Modern digital technologies such as apps, hardware, and adaptive devices can help persons with autism learn new skills and provide opportunities for practice, application, and problem-solving. These tools can individualize learning, and help learners schedule their day, participate in socialization opportunities with peers close by or across the globe, help and even help them find a voice. We now can know in “real time” what’s been learned or what might need more attention. Learners reap greatest benefit from technology when their teachers apply knowledge of behavioral concepts/principals to select and use these tools. Several digital and hardware technology tools will be reviewed within the categories of instruction/academics, social skills/behavior management, and communication/information. During demonstrations and interactive activities participants will learn about various applications and tools, identify any correspondence with evidence-based behavioral principles, and evaluate if and how each might be useful in their instructional context.

Dorothea Lerman

Dorothea Lerman

Preparing and Supporting Individuals with Autism for Success in Higher Education

An increasing number of individuals with autism are entering adulthood without adequate preparation for successful transitions to college. Behavior analysts have much to offer these individuals as they prepare for life after high school. This presentation will provide an overview of skills critical for successfully navigating post-secondary education environments. The presentation will focus on how to assess and teach a variety of important skills. Outcomes of research and practice for teaching social skills and for providing supports to college students with autism will be described.

Jonathan C. Baker

Jonathan C. Baker

Promoting Successful Aging Through the Lifespan for Individuals with Autism Spectrum Disorder and Intellectual and Developmental Disabilities

As all people age through adulthood and into older adulthood, they experience unique opportunities and challenges such as shifts in their career, shifts in their life focus, shifts in their social networks, and age-related physical changes. An important theme among researchers in gerontology (the study of aging) is evaluating how these changes impact quality of life, or how happy someone is with their life. Indeed, a great deal of research and effort has gone into understanding how people can experience the opportunities and challenges of aging while ensuring they maintain a high quality of life. Said another way, this research focuses on understanding how to age successfully. An important growing focus in gerontology research is expanding quality of life research to understand and support aging adults with autism spectrum disorder and intellectual and developmental disabilities. Applied behavior analysis, with its focus on improving socially important behaviors through the systematic application of behaviorally grounded interventions, is uniquely poised to provide empirical answers and evidence-based approaches to helping this population age successfully. This presentation will first discuss the current notions of aging successfully and how that applies to aging adults with autism spectrum disorder and intellectual and developmental disabilities. It will then cover existing knowledge of barriers to successful aging. The presentation will then focus on existing applied behavior analytic research and approaches that promote successful aging, as well as areas ripe for applied behavior analytic research and intervention.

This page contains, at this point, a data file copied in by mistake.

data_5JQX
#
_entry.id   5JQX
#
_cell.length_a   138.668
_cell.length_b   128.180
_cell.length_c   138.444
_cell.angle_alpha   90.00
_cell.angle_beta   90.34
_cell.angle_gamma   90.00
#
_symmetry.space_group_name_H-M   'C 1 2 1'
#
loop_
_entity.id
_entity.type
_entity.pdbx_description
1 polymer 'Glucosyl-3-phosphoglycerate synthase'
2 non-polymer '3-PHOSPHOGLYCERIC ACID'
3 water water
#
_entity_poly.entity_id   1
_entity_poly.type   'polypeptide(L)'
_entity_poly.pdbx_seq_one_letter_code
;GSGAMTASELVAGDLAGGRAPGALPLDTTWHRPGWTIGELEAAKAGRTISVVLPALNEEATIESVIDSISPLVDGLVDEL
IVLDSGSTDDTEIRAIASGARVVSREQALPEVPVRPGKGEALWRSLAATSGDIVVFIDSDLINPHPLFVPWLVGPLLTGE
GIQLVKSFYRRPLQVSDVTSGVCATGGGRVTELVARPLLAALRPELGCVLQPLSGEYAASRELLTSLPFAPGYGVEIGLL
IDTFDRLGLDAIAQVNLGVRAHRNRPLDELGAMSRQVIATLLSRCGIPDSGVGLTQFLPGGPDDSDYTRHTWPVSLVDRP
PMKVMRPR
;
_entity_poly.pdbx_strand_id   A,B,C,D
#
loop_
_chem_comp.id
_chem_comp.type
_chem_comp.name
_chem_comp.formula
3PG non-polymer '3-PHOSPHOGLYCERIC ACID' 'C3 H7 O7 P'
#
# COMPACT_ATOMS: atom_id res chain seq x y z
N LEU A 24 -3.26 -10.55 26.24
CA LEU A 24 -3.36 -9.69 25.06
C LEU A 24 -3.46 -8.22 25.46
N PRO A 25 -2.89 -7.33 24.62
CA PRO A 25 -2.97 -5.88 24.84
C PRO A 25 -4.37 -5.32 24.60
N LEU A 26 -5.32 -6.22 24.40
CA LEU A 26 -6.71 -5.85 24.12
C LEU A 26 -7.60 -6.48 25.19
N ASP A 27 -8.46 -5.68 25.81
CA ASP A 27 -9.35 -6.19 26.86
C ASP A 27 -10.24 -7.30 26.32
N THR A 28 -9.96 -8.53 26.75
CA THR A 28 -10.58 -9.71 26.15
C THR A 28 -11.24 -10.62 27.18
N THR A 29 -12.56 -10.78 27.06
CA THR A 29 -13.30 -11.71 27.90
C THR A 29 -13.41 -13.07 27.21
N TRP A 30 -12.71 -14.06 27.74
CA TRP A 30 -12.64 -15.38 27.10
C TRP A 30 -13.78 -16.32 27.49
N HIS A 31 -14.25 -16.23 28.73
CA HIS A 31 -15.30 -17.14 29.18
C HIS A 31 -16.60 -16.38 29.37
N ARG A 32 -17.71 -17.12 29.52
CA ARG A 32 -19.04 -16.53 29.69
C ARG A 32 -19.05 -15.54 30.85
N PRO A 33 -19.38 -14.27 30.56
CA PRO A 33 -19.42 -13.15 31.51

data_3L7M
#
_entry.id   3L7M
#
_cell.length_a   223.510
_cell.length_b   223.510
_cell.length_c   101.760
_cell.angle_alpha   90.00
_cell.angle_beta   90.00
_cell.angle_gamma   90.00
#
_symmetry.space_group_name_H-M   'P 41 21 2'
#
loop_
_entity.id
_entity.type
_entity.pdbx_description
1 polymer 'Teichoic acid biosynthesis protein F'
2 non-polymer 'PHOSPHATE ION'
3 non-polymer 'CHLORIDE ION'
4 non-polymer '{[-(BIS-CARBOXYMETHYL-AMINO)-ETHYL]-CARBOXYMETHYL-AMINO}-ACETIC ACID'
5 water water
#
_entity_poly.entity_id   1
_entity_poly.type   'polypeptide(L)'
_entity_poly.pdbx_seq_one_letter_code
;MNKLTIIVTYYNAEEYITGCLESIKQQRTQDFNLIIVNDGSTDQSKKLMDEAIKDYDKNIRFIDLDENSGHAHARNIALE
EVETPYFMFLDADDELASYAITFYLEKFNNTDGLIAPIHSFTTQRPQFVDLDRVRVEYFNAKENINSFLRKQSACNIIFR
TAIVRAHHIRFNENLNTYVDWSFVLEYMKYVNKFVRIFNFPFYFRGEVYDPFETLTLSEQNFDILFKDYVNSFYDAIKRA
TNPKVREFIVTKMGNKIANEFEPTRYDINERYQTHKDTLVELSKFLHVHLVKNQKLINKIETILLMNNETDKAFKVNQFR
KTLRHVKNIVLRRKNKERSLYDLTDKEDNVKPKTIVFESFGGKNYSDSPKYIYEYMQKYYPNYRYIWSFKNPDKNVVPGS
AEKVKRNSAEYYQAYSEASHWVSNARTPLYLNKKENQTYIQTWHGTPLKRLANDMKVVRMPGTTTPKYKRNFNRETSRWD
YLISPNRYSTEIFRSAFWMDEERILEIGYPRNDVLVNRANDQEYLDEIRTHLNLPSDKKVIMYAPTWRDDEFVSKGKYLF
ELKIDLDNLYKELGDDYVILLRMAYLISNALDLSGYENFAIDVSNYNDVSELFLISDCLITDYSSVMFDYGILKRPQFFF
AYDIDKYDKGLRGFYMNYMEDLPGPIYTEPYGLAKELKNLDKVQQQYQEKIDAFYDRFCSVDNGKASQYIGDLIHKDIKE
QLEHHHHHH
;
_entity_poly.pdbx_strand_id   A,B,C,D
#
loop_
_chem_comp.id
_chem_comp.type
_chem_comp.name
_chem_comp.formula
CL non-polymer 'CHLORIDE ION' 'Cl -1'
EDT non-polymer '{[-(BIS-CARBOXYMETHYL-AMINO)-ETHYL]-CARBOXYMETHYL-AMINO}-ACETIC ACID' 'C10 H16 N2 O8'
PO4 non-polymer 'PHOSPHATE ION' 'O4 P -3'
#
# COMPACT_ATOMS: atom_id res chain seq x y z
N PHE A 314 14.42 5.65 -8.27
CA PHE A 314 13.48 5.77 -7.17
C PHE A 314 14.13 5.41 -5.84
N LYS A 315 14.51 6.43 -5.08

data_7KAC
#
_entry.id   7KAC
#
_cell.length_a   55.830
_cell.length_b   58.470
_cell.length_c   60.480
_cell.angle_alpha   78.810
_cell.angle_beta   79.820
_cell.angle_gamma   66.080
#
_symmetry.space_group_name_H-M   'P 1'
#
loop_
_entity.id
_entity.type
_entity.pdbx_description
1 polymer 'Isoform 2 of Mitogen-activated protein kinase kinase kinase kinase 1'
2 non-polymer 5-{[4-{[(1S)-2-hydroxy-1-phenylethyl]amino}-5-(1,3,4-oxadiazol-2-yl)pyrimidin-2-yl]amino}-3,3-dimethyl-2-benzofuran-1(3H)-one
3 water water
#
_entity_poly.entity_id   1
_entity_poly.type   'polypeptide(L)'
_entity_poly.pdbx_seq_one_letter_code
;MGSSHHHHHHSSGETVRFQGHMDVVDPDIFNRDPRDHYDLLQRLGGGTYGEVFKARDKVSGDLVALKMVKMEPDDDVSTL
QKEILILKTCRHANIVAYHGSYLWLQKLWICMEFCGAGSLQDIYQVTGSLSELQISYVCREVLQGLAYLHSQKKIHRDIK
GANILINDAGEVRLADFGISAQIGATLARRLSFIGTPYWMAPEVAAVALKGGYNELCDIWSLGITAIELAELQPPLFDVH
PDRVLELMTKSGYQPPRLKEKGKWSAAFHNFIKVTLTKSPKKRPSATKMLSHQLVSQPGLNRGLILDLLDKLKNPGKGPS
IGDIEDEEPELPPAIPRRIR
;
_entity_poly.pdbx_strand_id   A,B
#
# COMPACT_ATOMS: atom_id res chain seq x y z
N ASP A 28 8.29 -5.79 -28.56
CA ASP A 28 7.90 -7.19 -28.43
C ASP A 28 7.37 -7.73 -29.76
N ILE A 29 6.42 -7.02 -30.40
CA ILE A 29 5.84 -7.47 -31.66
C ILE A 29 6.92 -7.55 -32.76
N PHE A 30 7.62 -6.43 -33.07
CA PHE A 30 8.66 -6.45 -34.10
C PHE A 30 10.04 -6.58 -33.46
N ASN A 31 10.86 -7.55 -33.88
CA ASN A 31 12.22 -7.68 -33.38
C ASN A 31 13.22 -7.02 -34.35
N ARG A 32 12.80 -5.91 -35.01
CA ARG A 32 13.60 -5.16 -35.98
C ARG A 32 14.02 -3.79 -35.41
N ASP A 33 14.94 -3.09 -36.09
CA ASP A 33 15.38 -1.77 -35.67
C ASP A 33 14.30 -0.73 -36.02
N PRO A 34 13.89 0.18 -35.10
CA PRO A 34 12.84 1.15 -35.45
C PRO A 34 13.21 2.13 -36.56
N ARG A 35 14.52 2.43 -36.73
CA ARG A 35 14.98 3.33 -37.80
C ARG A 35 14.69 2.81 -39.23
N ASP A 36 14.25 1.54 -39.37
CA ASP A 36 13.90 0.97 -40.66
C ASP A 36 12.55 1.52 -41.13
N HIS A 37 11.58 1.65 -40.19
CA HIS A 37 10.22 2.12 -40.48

Conference Archives